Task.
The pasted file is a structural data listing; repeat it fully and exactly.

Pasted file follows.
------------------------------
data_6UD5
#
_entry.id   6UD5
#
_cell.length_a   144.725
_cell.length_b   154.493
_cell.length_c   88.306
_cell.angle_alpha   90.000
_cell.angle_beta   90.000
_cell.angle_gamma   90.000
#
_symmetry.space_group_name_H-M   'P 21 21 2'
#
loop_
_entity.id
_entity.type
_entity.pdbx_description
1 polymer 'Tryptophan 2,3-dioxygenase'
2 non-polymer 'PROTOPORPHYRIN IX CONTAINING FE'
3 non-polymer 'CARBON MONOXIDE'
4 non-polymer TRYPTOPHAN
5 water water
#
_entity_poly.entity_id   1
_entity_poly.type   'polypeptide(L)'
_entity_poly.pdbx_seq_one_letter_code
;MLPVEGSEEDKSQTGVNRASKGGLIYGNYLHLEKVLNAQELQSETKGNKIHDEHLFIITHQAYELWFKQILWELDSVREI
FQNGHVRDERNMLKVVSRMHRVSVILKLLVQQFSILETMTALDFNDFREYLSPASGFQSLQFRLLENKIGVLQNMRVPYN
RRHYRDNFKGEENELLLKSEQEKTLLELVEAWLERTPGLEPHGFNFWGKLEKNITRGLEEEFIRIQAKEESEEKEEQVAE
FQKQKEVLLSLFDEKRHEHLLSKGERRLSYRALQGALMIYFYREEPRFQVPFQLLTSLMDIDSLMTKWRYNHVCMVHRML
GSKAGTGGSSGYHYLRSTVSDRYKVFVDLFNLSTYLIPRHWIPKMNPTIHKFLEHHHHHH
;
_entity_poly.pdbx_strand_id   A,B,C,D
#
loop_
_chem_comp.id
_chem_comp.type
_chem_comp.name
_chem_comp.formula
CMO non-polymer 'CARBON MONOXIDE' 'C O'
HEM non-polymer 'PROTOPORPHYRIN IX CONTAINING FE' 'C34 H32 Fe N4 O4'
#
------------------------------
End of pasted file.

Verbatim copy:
data_6UD5
#
_entry.id   6UD5
#
_cell.length_a   144.725
_cell.length_b   154.493
_cell.length_c   88.306
_cell.angle_alpha   90.000
_cell.angle_beta   90.000
_cell.angle_gamma   90.000
#
_symmetry.space_group_name_H-M   'P 21 21 2'
#
loop_
_entity.id
_entity.type
_entity.pdbx_description
1 polymer 'Tryptophan 2,3-dioxygenase'
2 non-polymer 'PROTOPORPHYRIN IX CONTAINING FE'
3 non-polymer 'CARBON MONOXIDE'
4 non-polymer TRYPTOPHAN
5 water water
#
_entity_poly.entity_id   1
_entity_poly.type   'polypeptide(L)'
_entity_poly.pdbx_seq_one_letter_code
;MLPVEGSEEDKSQTGVNRASKGGLIYGNYLHLEKVLNAQELQSETKGNKIHDEHLFIITHQAYELWFKQILWELDSVREI
FQNGHVRDERNMLKVVSRMHRVSVILKLLVQQFSILETMTALDFNDFREYLSPASGFQSLQFRLLENKIGVLQNMRVPYN
RRHYRDNFKGEENELLLKSEQEKTLLELVEAWLERTPGLEPHGFNFWGKLEKNITRGLEEEFIRIQAKEESEEKEEQVAE
FQKQKEVLLSLFDEKRHEHLLSKGERRLSYRALQGALMIYFYREEPRFQVPFQLLTSLMDIDSLMTKWRYNHVCMVHRML
GSKAGTGGSSGYHYLRSTVSDRYKVFVDLFNLSTYLIPRHWIPKMNPTIHKFLEHHHHHH
;
_entity_poly.pdbx_strand_id   A,B,C,D
#
loop_
_chem_comp.id
_chem_comp.type
_chem_comp.name
_chem_comp.formula
CMO non-polymer 'CARBON MONOXIDE' 'C O'
HEM non-polymer 'PROTOPORPHYRIN IX CONTAINING FE' 'C34 H32 Fe N4 O4'
#